Glennon’s market value to whatever the Bucs would sensibly re-sign him at is not going to add up. He’ll go to a team that truly wants him to compete for a starting quarterback job, and that means he could get signed anywhere from $8-12 million dollars a year. He is not worth that money to be a back up in Tampa Bay.

DE William Gholston – Photo by: Getty Images
Bucs DE William Gholston – Photo by: Getty Images

DE William Gholston
Ah, the first big surprise, letting Gholston walk. Gholston is a stout run defender and a big body who can really take up room along the trenches. But he’s never finished any season with more than three sacks, and his ceiling as a pass rusher will always be limited. I’m not too keen about investing a lot of money in those kind of defensive ends. In this scenario, let’s say my offer sheet to him is on the lower end of things and some team gives him a more favorable deal. I’ll let him take it, but only because I have other plans to replace him.

S Chris Conte
Conte got a lot of hate early on in the year, and most of it was because he was downright bad production wise. But, to be fair, that secondary was a mess for the first five weeks. After the bye week, and even after he came back from his chest injury, however, Conte’s play improved as did the entire defense’s. Still, in a year where I have the luxury to spend money on upgrades, his position is one I would choose to do so.

TE Brandon Myers
Myers was a good, big-body blocking tight end for the Buccaneers, but at age 32, his investment would be as a reserve, if anything, as this team moves towards signing more pass catchers like Cameron Brate. They already have a player in his role in a younger Luke Stocker.

LB Daryl Smith
Smith served his purpose during his time in Tampa Bay, but with Devante Bond coming back from injury, and any possible draft pick the team might select, Smith’s time with the Bucs comes to a close at age 35.

OT Gosder Cherilus
There are too many young guys to keep on the offensive line for Cherlius to stick around. He was signed as insurance for either of the tackle spots, but after coming in to start the Dallas game and mightily struggling against the Cowboys’ pass rush, it doesn’t make sense to resign him given the current roster.

WR Cecil Shorts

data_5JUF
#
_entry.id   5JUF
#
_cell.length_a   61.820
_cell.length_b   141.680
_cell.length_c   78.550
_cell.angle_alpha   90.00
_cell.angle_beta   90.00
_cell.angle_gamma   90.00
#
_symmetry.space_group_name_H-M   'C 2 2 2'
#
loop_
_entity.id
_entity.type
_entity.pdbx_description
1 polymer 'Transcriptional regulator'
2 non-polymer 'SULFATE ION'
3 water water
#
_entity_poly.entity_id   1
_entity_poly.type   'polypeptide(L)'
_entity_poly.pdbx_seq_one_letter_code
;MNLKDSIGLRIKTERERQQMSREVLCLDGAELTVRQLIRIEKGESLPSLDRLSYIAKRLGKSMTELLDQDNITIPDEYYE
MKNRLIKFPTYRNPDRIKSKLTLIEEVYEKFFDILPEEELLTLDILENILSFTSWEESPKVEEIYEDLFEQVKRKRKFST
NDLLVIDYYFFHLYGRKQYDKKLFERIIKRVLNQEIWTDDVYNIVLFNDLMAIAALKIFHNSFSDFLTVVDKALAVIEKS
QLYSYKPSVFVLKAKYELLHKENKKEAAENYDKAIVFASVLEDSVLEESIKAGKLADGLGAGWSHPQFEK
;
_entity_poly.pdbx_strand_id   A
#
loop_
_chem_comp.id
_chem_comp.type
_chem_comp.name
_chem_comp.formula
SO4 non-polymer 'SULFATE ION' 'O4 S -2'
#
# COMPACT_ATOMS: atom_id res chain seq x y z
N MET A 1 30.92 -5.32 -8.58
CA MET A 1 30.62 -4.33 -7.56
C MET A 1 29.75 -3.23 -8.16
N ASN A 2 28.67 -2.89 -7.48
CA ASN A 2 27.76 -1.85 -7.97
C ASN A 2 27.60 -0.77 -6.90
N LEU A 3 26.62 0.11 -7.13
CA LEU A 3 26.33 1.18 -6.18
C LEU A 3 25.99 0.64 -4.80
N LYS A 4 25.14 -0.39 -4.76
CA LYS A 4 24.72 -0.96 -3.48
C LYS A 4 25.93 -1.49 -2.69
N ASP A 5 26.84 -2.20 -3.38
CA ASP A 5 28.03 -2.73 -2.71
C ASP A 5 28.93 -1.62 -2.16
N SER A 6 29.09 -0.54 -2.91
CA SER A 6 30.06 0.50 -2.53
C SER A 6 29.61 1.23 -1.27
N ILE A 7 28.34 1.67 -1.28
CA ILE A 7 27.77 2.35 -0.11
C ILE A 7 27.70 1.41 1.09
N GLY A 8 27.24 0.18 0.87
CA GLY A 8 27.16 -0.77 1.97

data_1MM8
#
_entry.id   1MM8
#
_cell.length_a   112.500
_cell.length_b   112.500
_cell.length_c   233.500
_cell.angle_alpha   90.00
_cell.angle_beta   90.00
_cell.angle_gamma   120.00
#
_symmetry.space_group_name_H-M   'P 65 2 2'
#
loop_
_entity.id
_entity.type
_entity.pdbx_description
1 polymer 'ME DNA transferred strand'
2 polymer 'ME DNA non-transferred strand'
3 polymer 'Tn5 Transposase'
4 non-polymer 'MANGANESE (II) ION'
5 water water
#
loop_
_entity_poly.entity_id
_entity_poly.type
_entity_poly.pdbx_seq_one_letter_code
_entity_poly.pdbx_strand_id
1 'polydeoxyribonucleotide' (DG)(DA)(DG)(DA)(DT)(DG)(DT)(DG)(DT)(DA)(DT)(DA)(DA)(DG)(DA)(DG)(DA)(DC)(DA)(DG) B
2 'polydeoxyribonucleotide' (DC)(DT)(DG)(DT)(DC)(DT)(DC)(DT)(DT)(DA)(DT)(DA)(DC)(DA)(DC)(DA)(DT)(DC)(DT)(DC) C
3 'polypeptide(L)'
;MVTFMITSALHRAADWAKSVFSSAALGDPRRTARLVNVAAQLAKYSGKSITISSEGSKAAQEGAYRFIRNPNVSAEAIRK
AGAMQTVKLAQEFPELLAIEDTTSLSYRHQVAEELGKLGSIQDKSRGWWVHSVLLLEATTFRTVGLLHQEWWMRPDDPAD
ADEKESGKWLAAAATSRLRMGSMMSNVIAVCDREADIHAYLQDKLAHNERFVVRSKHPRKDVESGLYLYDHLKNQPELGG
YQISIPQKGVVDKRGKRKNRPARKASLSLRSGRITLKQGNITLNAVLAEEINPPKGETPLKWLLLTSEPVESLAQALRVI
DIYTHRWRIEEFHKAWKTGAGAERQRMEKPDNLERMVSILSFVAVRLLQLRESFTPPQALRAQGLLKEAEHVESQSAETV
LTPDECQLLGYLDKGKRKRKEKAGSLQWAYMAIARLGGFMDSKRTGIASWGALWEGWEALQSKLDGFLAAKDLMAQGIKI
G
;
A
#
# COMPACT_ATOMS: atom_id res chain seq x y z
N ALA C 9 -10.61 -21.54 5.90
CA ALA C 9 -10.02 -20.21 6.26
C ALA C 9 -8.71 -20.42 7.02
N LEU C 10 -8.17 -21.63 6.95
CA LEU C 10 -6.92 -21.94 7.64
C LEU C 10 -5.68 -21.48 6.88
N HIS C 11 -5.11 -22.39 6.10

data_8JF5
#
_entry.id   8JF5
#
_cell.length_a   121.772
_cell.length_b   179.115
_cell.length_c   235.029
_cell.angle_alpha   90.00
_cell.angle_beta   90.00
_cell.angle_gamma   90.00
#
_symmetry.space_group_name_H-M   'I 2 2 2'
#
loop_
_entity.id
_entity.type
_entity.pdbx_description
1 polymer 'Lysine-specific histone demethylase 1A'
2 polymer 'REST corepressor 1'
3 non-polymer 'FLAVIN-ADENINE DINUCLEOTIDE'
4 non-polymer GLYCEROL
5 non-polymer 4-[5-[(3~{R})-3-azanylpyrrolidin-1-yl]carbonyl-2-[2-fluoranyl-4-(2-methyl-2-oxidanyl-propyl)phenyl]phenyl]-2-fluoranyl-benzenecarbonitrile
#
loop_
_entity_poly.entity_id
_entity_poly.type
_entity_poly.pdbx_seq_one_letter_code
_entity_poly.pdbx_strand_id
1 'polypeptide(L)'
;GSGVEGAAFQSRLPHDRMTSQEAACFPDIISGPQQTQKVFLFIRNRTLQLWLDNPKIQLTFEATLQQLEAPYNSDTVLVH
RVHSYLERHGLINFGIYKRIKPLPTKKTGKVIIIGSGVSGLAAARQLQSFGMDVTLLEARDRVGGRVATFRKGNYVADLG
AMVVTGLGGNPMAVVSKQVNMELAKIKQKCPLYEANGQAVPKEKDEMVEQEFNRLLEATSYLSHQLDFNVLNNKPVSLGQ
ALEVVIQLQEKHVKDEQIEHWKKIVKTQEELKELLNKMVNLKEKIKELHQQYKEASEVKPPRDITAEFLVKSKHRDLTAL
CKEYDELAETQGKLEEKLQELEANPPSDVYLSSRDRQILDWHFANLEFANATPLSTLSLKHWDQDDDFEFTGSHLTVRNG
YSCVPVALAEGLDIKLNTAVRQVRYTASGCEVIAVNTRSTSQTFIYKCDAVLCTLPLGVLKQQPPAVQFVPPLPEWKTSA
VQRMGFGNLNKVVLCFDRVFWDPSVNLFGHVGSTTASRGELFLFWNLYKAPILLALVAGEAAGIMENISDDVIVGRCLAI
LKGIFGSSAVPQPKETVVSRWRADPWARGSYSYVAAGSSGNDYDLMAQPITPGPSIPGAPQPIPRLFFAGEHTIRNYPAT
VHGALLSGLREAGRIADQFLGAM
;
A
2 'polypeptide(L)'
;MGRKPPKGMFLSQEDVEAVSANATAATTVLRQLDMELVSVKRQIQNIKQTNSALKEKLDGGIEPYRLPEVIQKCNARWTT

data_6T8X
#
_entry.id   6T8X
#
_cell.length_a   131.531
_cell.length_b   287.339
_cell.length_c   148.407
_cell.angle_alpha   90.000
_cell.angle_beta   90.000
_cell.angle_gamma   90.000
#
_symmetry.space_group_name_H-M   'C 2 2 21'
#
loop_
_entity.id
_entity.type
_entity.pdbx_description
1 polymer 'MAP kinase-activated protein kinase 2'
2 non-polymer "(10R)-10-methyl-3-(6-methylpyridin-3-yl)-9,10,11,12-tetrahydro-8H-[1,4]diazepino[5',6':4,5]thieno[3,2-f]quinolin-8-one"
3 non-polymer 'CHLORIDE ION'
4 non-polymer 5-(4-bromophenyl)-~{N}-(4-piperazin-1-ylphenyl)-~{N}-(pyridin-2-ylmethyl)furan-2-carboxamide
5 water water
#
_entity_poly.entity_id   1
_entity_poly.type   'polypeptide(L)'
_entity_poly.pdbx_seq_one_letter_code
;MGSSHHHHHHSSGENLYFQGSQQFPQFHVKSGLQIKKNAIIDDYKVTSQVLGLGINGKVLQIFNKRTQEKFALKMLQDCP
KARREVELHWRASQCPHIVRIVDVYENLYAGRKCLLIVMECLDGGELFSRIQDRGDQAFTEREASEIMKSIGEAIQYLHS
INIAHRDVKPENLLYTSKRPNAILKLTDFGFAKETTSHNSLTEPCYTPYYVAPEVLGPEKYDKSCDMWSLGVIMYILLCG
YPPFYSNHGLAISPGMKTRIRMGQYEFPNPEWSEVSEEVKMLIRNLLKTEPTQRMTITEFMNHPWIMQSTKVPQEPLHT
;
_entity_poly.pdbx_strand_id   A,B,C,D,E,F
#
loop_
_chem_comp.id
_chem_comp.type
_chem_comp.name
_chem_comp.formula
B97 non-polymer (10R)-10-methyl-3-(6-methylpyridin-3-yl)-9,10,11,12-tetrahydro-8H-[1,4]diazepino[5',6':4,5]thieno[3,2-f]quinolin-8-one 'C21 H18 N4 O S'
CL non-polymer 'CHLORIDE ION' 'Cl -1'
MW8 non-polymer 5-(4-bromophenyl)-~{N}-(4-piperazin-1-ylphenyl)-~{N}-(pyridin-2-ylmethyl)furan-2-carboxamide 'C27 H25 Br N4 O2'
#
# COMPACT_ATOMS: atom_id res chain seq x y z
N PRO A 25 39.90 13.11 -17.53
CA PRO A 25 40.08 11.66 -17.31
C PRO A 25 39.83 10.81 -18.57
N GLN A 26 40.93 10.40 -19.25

I feel bad for Shorts, I truly do. He worked his way back from injury on this team to finally get into the starting lineup, and then saw his season end to gruesome knee injury that tore his ACL, MCL and PCL. You can’t sign re-sign a guy who is 28 coming off an injury like that.

QB Ryan Griffin
Griffin is a restricted free agent, not an unrestricted free agent, so the Buccaneers would have the option to match any contract he is offered. But I’ll say that some team offers him and deal elsewhere. I’d let him walk – I’ll tell you why later.

RB Antone Smith
Smith suffered a torn ACL during the 2016 season, and the start of his 2017 season looks murky as well. At age 31, he’s not worth bringing back, especially being the insurance guy they would want him to be.

DT John Hughes
The Bucs have bigger plans in their interior defensive line than re-signing Hughes.

NT Sealver Siliga
With Spence re-signed and Siligia’s price tag worth more for another team, I’d let him walk. 

RESTRICTED FREE AGENT RE-SIGNINGS
Tampa Bay DE Jacquies Smith (tender) – 1 year, $1.75 million (estimated)
Smith was having a very strong preseason after coming off 6.5 and 7-sack seasons, respectively. That was until tearing his ACL after the first game of the regular season. At just 26 years old with that production under his belt, however, it wouldn’t make sense to let a guy like that off their roster. The more pass rushers you have the better.

Chargers OLB Melvin Ingram and Bucs QB Jameis Winston – Photo by: Getty Images

FREE AGENT ADDITIONS
Chargers DE Melvin Ingram – 4 years, $13.5 million per year
With Gholston gone, Melvin Ingram would be my biggest free agency signing. Ingram is coming off back-to-back seasons where he has played and started in all 16 games and recorded 10.5 and eight sacks, respectively. He was Pro Football Focus’ highest graded EDGE player for the 2016 season and is set to hit the open market at a high price.

Now, I know people will say, “Trevor, Ingram played in a 3-4 in San Diego.” I realize that, but at South Carolina, Ingram rushed the passer as a linebacker, defensive end and defensive tackle in a 4-3 system. I trust his talent enough to be disruptive anywhere on the line, especially from the edge opposite Noah Spence. He would be the starter, and that could leave Ayers to play the hybrid DE-DT role we saw Mike Smith love to get creative with early in the year. Ingram’s price tag to stay a Charger would probably be more in the $10-12 million dollar range, but Tampa Bay has the extra money to throw his way to lure him.

Ingram on one side, Spence on the other and McCoy in the middle with Ayers and Smith as luxury pass rushers? Yes please.

Browns WR Josh Gordon – 2 years, $4 million per year
Oh, now we’re having fun. In this scenario, I expect that Gordon will been reinstated by the league office after serving his one-year suspension for violating the drug policy. Gordon would technically still be controlled by the Browns as a restricted free agent, but from everything I’ve heard and read on their side, even if he is reinstated, the Browns are likely to move on – especially with their interest in re-signing Terrelle Pryor.